The Accidental Billionaires: The Founding of Facebook, a Tale of Sex, Money, Genius and Betrayal
The high-energy tale of how two socially awkward Ivy Leaguers, trying to increase their chances with the opposite sex, ended up creating Facebook.Eduardo Saverin and Mark Zuckerberg were Harvard undergraduates and best friends–outsiders at a school filled with polished prep-school grads and... show more
The high-energy tale of how two socially awkward Ivy Leaguers, trying to increase their chances with the opposite sex, ended up creating Facebook.Eduardo Saverin and Mark Zuckerberg were Harvard undergraduates and best friends–outsiders at a school filled with polished prep-school grads and long-time legacies. They shared both academic brilliance in math and a geeky awkwardness with women.Eduardo figured their ticket to social acceptance–and sexual success–was getting invited to join one of the university’s Final Clubs, a constellation of elite societies that had groomed generations of the most powerful men in the world and ranked on top of the inflexible hierarchy at Harvard. Mark, with less of an interest in what the campus alpha males thought of him, happened to be a computer genius of the first order.Which he used to find a more direct route to social stardom: one lonely night, Mark hacked into the university's computer system, creating a ratable database of all the female students on campus–and subsequently crashing the university's servers and nearly getting himself kicked out of school. In that moment, in his Harvard dorm room, the framework for Facebook was born.What followed–a real-life adventure filled with slick venture capitalists, stunning women, and six-foot-five-inch identical-twin Olympic rowers–makes for one of the most entertaining and compelling books of the year. Before long, Eduardo’s and Mark’s different ideas about Facebook created in their relationship faint cracks, which soon spiraled into out-and-out warfare. The collegiate exuberance that marked their collaboration fell prey to the adult world of lawyers and money. The great irony is that while Facebook succeeded by bringing people together, its very success tore two best friends apart.The Accidental Billionaires is a compulsively readable story of innocence lost–and of the unusual creation of a company that has revolutionized the way hundreds of millions of people relate to one another.Ben Mezrich, a Harvard graduate, has published ten books, including the New York Times bestseller Bringing Down the House. He is a columnist for Boston Common and a contributor for Flush magazine. Ben lives in Boston with his wife, Tonya.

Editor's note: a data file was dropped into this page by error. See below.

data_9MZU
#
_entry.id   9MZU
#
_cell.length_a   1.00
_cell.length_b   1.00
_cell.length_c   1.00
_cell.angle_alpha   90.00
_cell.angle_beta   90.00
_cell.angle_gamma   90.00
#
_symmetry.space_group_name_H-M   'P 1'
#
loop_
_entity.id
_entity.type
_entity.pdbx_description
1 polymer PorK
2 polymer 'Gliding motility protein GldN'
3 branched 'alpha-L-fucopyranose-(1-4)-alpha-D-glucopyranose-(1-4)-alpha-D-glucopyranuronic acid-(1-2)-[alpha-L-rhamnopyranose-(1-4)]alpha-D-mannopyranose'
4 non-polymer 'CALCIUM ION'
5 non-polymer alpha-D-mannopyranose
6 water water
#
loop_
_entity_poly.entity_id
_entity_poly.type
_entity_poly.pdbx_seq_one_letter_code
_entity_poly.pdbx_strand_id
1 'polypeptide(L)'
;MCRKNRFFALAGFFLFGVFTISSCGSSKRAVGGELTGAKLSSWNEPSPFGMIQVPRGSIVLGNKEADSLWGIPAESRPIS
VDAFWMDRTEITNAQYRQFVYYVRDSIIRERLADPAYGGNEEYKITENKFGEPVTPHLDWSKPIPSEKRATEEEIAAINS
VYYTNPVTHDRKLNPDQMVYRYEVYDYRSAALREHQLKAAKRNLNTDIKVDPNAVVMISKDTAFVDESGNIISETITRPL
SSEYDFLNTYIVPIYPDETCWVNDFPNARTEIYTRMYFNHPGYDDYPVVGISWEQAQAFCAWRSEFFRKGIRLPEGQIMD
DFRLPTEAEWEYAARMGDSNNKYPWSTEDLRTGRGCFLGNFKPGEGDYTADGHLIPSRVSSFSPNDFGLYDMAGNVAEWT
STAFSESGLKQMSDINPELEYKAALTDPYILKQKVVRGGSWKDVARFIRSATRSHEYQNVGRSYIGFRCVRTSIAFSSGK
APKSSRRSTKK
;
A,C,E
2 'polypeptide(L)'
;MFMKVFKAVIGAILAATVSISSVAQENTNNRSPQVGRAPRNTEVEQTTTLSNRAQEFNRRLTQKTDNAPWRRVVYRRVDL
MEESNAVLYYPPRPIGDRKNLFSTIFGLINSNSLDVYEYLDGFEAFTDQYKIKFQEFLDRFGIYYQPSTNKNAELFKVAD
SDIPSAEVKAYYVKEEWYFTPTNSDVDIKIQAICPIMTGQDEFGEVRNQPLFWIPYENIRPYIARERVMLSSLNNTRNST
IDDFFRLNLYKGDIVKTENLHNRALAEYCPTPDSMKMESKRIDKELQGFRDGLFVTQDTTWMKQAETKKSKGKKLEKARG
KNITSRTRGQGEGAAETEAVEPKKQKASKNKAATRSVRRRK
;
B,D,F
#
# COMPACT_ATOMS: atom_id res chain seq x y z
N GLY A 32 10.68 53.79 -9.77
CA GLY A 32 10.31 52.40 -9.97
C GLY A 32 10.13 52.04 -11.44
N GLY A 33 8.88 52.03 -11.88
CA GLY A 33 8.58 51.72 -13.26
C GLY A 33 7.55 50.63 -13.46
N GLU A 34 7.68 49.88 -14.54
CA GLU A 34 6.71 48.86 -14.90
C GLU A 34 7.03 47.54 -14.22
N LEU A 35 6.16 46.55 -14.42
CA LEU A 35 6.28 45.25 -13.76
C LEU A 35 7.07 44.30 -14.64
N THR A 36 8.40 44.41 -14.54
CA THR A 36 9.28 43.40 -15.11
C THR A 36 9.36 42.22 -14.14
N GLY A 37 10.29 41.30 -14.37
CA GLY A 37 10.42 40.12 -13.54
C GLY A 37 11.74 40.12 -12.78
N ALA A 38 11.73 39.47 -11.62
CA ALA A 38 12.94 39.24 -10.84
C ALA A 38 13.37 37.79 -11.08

Publish date: July 14th 2009
Pages no: 255
Edition language: English
, Book Club
, Computer Science
If you have seen the movie, The Social Network, you already know the plot. Filled with the purported conversations of college students from years ago, one must remain somewhat skeptical. However, I get really nervous when the author describes taking a flight from New York to San Francisco on a 757 “...
I guess I should begin by saying that I started reading this book after having seen the film that was based on it (The Social Network). I wasn’t necessarily looking for an accurate account of the foundation of Facebook. As a bit of a computer geek myself, I found the film enjoyable and I approached ...
If I could give it two and a half, I would. It was incredibly difficult to follow at times, and downright boring at others. This is one instance where I definitely thing the movie was better than the book, though after reading it, I know why the movie was so disjointed.
The story of Mark Zuckerberg and Eduardo Saverin, creators of Facebook. I believe this book was the basis for the movie “The Social Network” (which I have not seen). Mark and Eduardo are portrayed as socially inept, Harvard social outcasts and computer/markting geniuses. One night, as almost a fo...
I read it so I wouldn't have to give in to abject curiosity and see the movie. Though I may have to anyway.